Sermon preached Ash Wednesday, February 10, 2015
Text: Matthew 6:1-6, 16-21
Robert Bly is a Minnesota poet. I first read one of his poems in a college English class, and found it intriguing. I thought it was pretty cool that there was this poet from Minnesota being taught in college. The poem itself was about waking from an afternoon sleep where the poet thinks about an old Norwegian bachelor farmer who sold his farm and left town. When he wakes up he goes out to the old farm place where he finds in the abandoned house old books including “instructions to Norwegian immigrants.” I was fascinated by abandoned houses, and that drew me into the poem.
When I was a doctoral student at Southern Methodist University, Robert Bly gave a poetry reading on campus. I went, and loved the way he read. After the reading I introduced myself and told him I was from Minnesota. He asked me what I was studying and I told him “Religious Studies.” He said that could be good, “if you have the right teachers.”
When I was a district superintendent, Bly’s hometown of Madison, Minnesota was in my district.
A few years ago at UMD, Robert Bly gave another poetry reading. This time I brought a couple of his books and now have two signed books of his poetry.
I would like to share a poem from this Minnesota poet who I have had the privilege of hearing twice. The poem is entitled “A Home in Dark Grass.” Bly’s poems don’t always tell a story, rather they often move from image to image in ways that suggest a deepening of experience. This poem is about challenging emotions, our theme for Lent. It is about digging deep. I will suggest that it has something to do with the words of Jesus in Matthew 6.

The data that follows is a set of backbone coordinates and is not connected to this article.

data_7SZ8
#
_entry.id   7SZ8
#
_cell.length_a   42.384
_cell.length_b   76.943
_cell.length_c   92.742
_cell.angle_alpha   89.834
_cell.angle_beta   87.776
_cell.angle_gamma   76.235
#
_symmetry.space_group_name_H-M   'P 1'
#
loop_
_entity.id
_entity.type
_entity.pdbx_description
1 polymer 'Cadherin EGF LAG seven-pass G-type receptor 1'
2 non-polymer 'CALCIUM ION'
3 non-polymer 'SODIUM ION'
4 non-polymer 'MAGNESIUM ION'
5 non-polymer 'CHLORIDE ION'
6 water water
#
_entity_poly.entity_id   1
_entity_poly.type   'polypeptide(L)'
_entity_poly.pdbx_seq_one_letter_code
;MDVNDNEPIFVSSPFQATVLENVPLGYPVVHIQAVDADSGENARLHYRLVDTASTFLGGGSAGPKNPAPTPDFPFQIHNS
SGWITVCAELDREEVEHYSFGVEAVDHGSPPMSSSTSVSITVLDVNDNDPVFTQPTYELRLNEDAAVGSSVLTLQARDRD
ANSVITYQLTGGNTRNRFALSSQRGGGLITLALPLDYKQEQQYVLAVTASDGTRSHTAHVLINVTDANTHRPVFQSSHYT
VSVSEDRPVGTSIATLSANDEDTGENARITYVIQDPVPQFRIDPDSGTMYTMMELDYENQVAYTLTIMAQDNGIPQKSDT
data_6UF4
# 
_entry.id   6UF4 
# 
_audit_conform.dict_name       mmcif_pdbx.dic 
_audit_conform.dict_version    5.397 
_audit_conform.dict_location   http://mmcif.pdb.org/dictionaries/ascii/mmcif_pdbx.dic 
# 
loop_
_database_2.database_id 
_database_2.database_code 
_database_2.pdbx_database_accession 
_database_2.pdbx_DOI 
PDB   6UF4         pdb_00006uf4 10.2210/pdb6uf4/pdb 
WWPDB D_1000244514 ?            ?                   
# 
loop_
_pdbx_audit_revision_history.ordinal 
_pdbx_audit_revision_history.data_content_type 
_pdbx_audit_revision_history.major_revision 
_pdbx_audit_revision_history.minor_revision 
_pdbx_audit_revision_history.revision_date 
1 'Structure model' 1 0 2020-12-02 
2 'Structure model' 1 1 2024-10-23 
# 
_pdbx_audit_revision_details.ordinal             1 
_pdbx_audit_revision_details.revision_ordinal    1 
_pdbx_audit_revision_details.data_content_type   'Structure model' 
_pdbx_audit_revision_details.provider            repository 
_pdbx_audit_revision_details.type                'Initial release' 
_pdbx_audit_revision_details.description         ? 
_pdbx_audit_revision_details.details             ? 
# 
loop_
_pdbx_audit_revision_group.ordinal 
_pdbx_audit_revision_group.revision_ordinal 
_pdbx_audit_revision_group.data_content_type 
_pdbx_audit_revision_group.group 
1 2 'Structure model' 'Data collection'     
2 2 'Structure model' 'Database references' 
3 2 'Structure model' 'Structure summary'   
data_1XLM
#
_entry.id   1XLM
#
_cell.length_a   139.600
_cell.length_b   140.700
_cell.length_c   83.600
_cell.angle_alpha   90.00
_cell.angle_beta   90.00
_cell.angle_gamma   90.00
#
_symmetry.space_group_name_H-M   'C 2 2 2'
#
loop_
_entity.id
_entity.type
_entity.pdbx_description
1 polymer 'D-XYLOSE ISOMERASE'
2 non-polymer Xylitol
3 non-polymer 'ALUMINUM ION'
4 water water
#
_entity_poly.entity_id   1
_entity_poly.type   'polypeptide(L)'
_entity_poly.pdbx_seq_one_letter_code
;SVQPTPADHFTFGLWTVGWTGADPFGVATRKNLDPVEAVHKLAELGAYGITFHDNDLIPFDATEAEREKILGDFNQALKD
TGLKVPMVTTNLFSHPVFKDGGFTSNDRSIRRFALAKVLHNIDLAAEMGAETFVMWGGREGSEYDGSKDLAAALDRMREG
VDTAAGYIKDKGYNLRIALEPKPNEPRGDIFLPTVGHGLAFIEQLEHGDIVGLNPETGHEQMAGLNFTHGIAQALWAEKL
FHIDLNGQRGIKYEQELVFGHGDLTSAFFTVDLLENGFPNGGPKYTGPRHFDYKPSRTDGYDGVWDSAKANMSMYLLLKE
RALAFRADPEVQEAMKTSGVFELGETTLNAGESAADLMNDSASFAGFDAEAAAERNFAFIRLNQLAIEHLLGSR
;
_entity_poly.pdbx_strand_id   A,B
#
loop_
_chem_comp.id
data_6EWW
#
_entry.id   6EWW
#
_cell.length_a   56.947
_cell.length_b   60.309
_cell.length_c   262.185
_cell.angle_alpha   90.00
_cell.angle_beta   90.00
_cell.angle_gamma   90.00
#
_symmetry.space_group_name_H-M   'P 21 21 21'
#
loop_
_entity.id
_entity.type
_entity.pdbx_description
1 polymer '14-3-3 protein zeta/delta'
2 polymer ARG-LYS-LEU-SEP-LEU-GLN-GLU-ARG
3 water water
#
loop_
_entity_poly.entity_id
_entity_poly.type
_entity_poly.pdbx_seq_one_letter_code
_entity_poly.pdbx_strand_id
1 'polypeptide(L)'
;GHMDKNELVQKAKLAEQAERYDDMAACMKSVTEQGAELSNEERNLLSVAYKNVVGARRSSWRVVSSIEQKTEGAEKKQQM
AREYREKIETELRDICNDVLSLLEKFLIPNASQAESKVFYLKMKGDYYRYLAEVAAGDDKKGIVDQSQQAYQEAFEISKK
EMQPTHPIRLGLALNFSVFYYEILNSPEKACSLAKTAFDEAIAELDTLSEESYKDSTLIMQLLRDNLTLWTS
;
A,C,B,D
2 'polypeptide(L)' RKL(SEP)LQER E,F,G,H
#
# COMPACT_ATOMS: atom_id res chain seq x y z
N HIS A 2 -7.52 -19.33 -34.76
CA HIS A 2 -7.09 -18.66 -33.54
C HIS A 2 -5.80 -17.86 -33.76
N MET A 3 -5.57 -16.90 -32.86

In the deep fall, the body awakes,
And we find lions on the seashore—
Nothing to fear.
The wind rises, the water is born,
Spreading white tomb-clothes on a rocky shore,
Drawing us up
From the bed of the land.
We did not come to remain whole.
We came to lose our leaves like the trees,
The trees that are broken
And start again, drawing up on great roots;
Like mad poets captured by the Moors,
Men who live out
A second life.
That we should learn of poverty and rags,
That we should taste the weed of Dillinger,
And swim in the sea,
Not always walking on dry land,
And, dancing, find in the trees a saviour,
A home in the dark grass,
And nourishment in death.
Can you hear the poet diving deep into his soul, daring to dig even deeper inside. “We did not come to remain whole. We came to lose our leaves like trees, the trees that are broken and start again, drawing up on great roots.” One of the things I find really interesting is that in one collection of his selected poems, Bly changes that stanza. It is not our job to remain unbroken./Our task is to lose our leaves/And be born again, as trees/Draw up from the great roots.
It is not our job to remain unbroken. I think of the distinction Parker Palmer makes between a heart broken apart and a heart broken open into a new capacity (A Hidden Wholeness, 178). I think that’s what Robert Bly is writing about. Our job is not to remain unbroken but to allow ourselves to be broken open so we can grow. We did not come to remain whole, but to become whole by digging deep, by not always walking on dry land, but by dancing and finding a home in dark grass.
Jesus in Matthew seems to be suggesting that digging deep is a vital part of the Christian journey, an important dimension of having a significant and growing relationship with God. The heart of a relationship with God is not outward piety – the giving of alms so others can see, praying long and loud in public, fasting so everyone notices. The heart of a relationship with God is a matter of the heart, the inner life. Digging deep is part of the journey of faith.